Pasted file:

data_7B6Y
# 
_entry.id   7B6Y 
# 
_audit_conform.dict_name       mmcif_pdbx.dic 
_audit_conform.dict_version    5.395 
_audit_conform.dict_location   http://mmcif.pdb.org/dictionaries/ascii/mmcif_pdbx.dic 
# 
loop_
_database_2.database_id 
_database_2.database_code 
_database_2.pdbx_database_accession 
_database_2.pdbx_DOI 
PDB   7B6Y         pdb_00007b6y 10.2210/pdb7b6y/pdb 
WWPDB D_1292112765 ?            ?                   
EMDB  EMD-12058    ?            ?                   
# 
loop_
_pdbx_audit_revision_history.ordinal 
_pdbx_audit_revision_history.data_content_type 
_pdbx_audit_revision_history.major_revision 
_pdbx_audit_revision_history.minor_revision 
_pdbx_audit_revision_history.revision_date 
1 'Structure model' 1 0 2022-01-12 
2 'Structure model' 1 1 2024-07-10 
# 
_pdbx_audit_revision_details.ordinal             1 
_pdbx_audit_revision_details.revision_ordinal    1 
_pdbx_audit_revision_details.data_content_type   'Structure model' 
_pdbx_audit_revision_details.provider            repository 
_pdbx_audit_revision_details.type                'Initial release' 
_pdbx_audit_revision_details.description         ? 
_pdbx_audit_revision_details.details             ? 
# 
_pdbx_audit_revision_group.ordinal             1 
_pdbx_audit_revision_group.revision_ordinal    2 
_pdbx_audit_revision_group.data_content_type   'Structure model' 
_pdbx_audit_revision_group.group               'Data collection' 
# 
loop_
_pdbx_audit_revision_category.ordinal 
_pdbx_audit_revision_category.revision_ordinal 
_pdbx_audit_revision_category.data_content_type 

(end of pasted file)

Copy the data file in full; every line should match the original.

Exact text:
data_7B6Y
# 
_entry.id   7B6Y 
# 
_audit_conform.dict_name       mmcif_pdbx.dic 
_audit_conform.dict_version    5.395 
_audit_conform.dict_location   http://mmcif.pdb.org/dictionaries/ascii/mmcif_pdbx.dic 
# 
loop_
_database_2.database_id 
_database_2.database_code 
_database_2.pdbx_database_accession 
_database_2.pdbx_DOI 
PDB   7B6Y         pdb_00007b6y 10.2210/pdb7b6y/pdb 
WWPDB D_1292112765 ?            ?                   
EMDB  EMD-12058    ?            ?                   
# 
loop_
_pdbx_audit_revision_history.ordinal 
_pdbx_audit_revision_history.data_content_type 
_pdbx_audit_revision_history.major_revision 
_pdbx_audit_revision_history.minor_revision 
_pdbx_audit_revision_history.revision_date 
1 'Structure model' 1 0 2022-01-12 
2 'Structure model' 1 1 2024-07-10 
# 
_pdbx_audit_revision_details.ordinal             1 
_pdbx_audit_revision_details.revision_ordinal    1 
_pdbx_audit_revision_details.data_content_type   'Structure model' 
_pdbx_audit_revision_details.provider            repository 
_pdbx_audit_revision_details.type                'Initial release' 
_pdbx_audit_revision_details.description         ? 
_pdbx_audit_revision_details.details             ? 
# 
_pdbx_audit_revision_group.ordinal             1 
_pdbx_audit_revision_group.revision_ordinal    2 
_pdbx_audit_revision_group.data_content_type   'Structure model' 
_pdbx_audit_revision_group.group               'Data collection' 
# 
loop_
_pdbx_audit_revision_category.ordinal 
_pdbx_audit_revision_category.revision_ordinal 
_pdbx_audit_revision_category.data_content_type 